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GOP voters go for Paul in county; Obama wins big

Caucus results

There were some surprises in Saturday's presidential nominating caucuses in Klickitat County and across the state of Washington. Perhaps the biggest surprise was on the Republican Party side, where U.S. Rep. Ron Paul of Texas won a plurality of the votes in Klickitat County.

Paul, who has been trailing in the Republican Party's race for the presidential nomination, took 36 percent of the vote in the county, finishing ahead of Arizona Sen. John McCain, who is regarded as the "frontrunner" for the party's nomination. McCain had 34 percent of the vote.

Former Arkansas Gov. Mike Huckabee followed with 10 percent of the Republican caucus vote in Klickitat County, and another 18 percent of caucus-goers voted to remain "uncommitted."

Former Massachusetts Gov. Mitt Romney, who abandoned his bid for the White House last week, did not win any votes in the county caucuses.

According to Laura Cheney, chair of the Klickitat County Republican Party, delegate selection based on the caucus results is still to be determined.

"At the county convention in April, delegates will elect and send eight delegates to the State Republican Convention, where half the delegates to the national convention will be elected," Cheney said. "The other half will be selected using a formula based on the presidential primary results from Feb. 19."

Cheney added that turnout at the local party caucuses was strong.

"We had about a 30 percent greater turnout at caucuses in 2008 compared to 2004," she explained. "I think Republicans are more energized after the caucus."

Republicans gathered in four locations around the county for the party caucuses -- in White Salmon, Alderdale, Goldendale, and Lyle.

Results from the Klickitat County Democratic Party caucuses on Saturday closely mirrored statewide results.

Approximately 460 Democrats gathered at the Pioneer Center in White Salmon and at the Goldendale Middle School for the two-hour caucus process. Most expressed strong support for Illinois Sen. Barack Obama, who took about 66 percent of the caucus vote. New York Sen. Hillary Clinton had 32 percent of the vote in what has become a two-person contest in the Democratic Party field.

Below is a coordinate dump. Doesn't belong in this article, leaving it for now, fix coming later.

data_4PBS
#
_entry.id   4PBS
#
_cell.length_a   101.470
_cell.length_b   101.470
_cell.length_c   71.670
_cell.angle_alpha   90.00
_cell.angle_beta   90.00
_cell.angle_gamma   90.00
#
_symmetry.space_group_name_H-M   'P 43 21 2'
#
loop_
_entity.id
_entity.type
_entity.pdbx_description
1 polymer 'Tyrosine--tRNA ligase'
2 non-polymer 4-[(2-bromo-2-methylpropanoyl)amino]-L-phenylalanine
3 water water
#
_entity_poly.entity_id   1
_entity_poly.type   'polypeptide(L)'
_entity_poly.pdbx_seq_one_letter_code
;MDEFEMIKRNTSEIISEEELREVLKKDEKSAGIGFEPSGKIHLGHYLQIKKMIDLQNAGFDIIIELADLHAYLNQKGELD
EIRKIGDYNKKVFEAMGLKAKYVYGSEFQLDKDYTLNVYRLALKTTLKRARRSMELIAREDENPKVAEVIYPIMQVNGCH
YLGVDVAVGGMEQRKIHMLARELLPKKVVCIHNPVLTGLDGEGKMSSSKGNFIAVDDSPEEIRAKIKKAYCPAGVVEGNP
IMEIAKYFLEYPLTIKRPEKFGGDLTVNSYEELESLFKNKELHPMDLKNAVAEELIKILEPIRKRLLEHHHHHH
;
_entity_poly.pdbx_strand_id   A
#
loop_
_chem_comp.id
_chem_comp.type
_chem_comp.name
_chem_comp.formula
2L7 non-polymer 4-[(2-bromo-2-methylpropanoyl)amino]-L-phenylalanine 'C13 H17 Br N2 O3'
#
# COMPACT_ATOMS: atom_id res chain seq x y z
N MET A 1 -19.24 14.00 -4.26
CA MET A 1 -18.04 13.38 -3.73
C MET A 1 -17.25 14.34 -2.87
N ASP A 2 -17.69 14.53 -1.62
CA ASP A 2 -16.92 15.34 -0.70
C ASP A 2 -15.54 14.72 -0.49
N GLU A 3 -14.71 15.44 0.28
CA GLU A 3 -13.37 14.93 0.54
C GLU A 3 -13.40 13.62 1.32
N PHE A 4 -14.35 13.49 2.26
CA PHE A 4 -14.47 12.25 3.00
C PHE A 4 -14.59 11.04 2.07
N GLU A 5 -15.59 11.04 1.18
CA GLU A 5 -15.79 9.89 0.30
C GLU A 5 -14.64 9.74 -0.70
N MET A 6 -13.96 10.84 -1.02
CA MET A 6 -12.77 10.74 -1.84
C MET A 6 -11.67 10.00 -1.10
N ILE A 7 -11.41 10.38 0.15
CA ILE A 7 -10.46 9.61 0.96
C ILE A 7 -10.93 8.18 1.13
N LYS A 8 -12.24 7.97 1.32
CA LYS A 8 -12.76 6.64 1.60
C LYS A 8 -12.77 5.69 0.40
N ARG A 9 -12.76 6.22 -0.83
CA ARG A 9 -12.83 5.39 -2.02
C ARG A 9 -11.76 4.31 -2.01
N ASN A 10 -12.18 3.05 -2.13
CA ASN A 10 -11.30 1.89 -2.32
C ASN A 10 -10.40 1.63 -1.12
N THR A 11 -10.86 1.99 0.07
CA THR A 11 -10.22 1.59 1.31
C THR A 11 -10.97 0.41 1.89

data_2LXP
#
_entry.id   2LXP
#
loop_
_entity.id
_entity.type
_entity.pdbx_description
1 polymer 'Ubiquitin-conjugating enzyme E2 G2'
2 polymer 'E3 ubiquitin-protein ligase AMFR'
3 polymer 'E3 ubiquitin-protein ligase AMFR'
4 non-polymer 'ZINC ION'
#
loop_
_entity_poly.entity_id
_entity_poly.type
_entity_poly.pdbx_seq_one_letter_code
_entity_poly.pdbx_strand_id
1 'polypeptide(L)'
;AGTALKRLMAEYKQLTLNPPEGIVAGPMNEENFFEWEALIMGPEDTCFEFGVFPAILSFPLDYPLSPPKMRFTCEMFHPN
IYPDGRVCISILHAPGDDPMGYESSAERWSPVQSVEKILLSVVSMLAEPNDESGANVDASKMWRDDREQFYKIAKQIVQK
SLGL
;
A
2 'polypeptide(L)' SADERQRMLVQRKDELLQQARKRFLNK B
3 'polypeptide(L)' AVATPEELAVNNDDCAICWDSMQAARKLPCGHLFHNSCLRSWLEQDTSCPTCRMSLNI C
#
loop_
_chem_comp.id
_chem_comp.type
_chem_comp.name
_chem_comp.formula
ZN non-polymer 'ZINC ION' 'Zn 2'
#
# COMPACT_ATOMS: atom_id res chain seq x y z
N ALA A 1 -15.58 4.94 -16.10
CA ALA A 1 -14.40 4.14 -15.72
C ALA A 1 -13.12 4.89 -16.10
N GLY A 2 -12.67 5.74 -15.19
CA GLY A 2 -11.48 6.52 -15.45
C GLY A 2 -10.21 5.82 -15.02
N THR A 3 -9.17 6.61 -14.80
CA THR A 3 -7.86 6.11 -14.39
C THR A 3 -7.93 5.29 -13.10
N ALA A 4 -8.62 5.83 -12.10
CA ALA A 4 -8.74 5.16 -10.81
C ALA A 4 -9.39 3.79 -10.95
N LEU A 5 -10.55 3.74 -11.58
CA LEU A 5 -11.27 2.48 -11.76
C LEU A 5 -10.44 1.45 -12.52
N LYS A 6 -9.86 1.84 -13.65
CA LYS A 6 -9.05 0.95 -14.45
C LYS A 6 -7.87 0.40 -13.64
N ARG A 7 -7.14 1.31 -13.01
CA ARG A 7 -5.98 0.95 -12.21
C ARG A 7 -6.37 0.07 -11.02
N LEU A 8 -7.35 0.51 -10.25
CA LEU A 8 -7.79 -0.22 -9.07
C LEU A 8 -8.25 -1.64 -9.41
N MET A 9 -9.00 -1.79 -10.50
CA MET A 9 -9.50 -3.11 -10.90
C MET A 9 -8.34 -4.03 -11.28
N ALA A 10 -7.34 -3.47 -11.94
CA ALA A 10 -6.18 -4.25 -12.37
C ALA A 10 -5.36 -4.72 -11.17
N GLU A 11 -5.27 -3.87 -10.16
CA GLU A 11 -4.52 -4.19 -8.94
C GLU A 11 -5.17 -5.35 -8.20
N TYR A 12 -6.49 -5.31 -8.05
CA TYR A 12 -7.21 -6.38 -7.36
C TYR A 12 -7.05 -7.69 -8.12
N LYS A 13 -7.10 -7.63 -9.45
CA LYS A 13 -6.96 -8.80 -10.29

Former North Carolina Sen. John Edwards, who recently pulled out of the presidential race, had 0.2 percent of the vote in the county, with another two percent opting to remain in the "uncommitted" category. Former Vice President Al Gore, who is not a candidate, was supported by 0.4 percent of the caucus attendees; and New Mexico Gov. Bill Richardson, who has dropped out of the presidential race, had 0.2 percent.

"Over 400 Democrats participated in lively, respectful, and sometimes passionate discussion in White Salmon and Goldendale," said Julie Larson, chair of the Klickitat County Democratic Party. "It was great to see people of all ages, walks of life, and diversity, including young folks who observed."

Statewide, Democratic caucus participants gave Sen. Obama about 66 percent support, with Sen. Clinton taking 31 percent, and "uncommitted" getting one percent.

Larson pointed out that many party activists complained about the current presidential delegate selection process. The Democrats have a relative handful of caucus voters deciding where all the delegates go, and the upcoming primary voting on Feb. 19 is a "popularity contest" only, with no bearing on the delegate selection.

"Many folks have given feedback about the confusion with the ballots and questions about the caucus process. Some grumbled about the primary ballots not counting for delegates," Larson said. "I summarized the feedback I heard to the state party. Although this was a little messy, many people came out, got engaged and involved, and this will help us as we move forward in our local county to elect some good officials here and nationally."

Dorothy Herman, who participated in the Democratic Party caucus on Saturday, said the current system is confusing and unwieldy.

"There were many resolutions sent to the state Democratic Party suggesting that we go with the primary from now on. The caucus disenfranchises too many people who have to work, and also the elderly," Herman said.

In total, there were about 14,000 citizens who participated in the Republican Party caucuses statewide. For the Democratic Party, about 32,000 participated.

The state of Washington has a total of more than 3.7 million registered voters. To put the caucus results in perspective, those who participated in the statewide caucuses, counting both political parties, represented about 0.012 percent of all the state's voters.


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